When You Need a Comparator


Many of the XPages Managed Bean demonstrations point to your ability to populate an xp:comboBox with a custom defined List of SelectItems. One thing that seems to happen to me is that I wind up having to re-sort such lists to work off of their Label, as opposed to their value; so as to look sorted, at least to human eyes.

A Brief ComboBox Anatomy Lesson

An xp:comboBox lets us build out a list (preferably somewhat short) of values with their labels, which are selected from a "drop down" like interface. More specifically, from MDN,

The HTML select (<select>) element represents a control that presents a menu of options. The options within the menu are represented by <option> elements, which can be grouped by <optgroup> elements. Options can be pre-selected for the user.

But you're here for the code. Here's an incredibly simple select tag implemented with three options. If you switch to the HTML pane, you'll see that the value (which is what can be data bound for value in the xp:comboBox control) is 1, 2, or 3 while the labels are their English equivalent of One, Two, or Three. In classic Notes, we would achieve this by the usual list (line separated) by passing in sets of Label | Value, separated by the pipe character. You can still do this in XPages, but if you're defining the source for one in a bean, you'll want to build out your List<SelectItem>. My sample class below shows this, but the meat and potatoes here is the Comparator.

A Comparator

Enter java.util.Comparator. It's a member of the Collections Framework, making it ideal for sorting Collections (which a List is). So, to begin, we'll define a class (you can nest it in another class, as I have, a stand-alone class, or a member of another, utility class). This class contains a single, public compare method, which returns an int. It returns an int, as that's what's returned by the compareToIgnoreCase method of java.lang.String. All the compare method is doing is comparing whether the first string is before or after the second string.


Here's my super simple sample bean, with the selectOptionsList being read-only (no setter method) as it's just the selectedOption being what the value to be stored is.

package com.eric.test;
import java.io.Serializable;
import java.util.ArrayList;
import java.util.Collections;
import java.util.Comparator;
import javax.faces.model.SelectItem;
public class SampleComparatorUse implements Serializable {
private static final long serialVersionUID = 1L;
private String selectedOption;
private List<SelectItem> selectOptionsList;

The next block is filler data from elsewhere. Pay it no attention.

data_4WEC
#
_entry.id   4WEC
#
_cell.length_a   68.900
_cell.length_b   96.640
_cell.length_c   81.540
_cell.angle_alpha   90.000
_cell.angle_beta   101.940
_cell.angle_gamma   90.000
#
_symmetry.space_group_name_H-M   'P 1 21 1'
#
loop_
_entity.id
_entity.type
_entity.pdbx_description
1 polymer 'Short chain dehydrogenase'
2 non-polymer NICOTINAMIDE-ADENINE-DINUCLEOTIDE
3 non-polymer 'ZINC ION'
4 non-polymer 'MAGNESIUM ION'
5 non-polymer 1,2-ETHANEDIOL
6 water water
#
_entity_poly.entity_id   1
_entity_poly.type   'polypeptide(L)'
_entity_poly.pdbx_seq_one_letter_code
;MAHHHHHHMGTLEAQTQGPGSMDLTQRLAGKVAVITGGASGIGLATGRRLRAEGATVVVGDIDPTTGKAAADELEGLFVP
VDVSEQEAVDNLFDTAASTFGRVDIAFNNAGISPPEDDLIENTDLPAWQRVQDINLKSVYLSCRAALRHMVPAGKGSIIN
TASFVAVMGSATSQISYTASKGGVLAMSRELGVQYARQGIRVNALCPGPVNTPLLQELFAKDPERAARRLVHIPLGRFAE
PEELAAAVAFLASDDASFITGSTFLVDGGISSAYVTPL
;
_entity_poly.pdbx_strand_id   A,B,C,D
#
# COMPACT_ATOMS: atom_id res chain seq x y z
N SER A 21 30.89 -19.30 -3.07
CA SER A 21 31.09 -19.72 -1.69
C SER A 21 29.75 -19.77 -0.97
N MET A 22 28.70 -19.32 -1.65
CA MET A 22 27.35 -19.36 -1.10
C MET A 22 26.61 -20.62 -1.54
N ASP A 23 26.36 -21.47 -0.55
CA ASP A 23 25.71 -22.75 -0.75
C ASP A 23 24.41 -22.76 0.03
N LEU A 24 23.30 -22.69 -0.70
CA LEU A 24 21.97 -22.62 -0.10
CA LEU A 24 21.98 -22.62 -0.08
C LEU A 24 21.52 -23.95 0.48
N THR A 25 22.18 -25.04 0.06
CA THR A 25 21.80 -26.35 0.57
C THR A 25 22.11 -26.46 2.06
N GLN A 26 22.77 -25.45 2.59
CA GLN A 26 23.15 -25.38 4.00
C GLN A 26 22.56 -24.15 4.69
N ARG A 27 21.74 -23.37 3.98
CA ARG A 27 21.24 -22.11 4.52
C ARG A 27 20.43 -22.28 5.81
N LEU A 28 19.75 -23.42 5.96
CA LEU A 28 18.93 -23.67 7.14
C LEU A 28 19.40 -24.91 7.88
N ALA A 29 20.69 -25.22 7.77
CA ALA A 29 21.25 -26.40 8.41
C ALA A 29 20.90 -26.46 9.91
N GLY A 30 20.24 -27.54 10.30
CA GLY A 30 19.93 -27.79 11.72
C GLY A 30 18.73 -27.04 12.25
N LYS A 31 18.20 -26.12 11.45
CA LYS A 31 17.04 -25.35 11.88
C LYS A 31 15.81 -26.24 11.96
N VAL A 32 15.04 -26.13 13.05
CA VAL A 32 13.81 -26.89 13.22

public SampleComparatorUse() {}
* Custom Comparator, for use with sorting (ascending) a List<SelectItem>.
private static class LabelAscComparator implements Comparator<SelectItem> {
//uses a one-off cmoparison which returns comparison boolean, as int
public int compare(SelectItem s1, SelectItem s2) {
//you can also do a case sensitive via s1.getLabel().compareTo(s2.getLabel())
return s1.getLabel().compareToIgnoreCase(s2.getLabel());
* Getter for Combo Box options, sorted alphabetically ascending
* by the label. Read-only, as it's a computed value, so no setter.
public List<SelectItem> getSelectOptionsList() {
if( this.selectOptionsList == null ) {
List<SelectItem> options = new ArrayList<SelectItem>();
//normally I compute this by pulling in values from another source, iterated
//these are statically added for demonstrative purposes
options.add(new SelectItem( "value3", "label3" ));
options.add(new SelectItem( "value1", "label1" ));
options.add(new SelectItem( "value2", "label2" ));
//auto-magic sorting! otherwise the order would be label3, label1, label2
//results, based on the label, in label1, label2, label3
Collections.sort( options, new LabelAscComparator() );
selectOptionsList = options;
return selectOptionsList;
* @param selectedOption String value being set via the EL binding;
* this is the data field for what has been selected, standard setter.
public void setSelectedOption( String selectedOption ) {
this.selectedOption = selectedOption;
* Standard getter for the selectedOption property of the bean.
public String getSelectedOption() {
return this.selectedOption;

The XPage control implementation is a standard xp:comboBox implemented with the value and select items (options) bound via EL. The value which the user selects is bound to the bean's property of selectedOption while the list of SelectItems (options list, with both value and labels populated) is the selectOptionsList property.

{% include gist.html id="34bc3a534c7e44ff5617" file="SampleSelectItemBean.xsp.xml" %}

Here's the full gist link, with class, XPage, and faces-config (in case anyone is looking for how my bean is registered).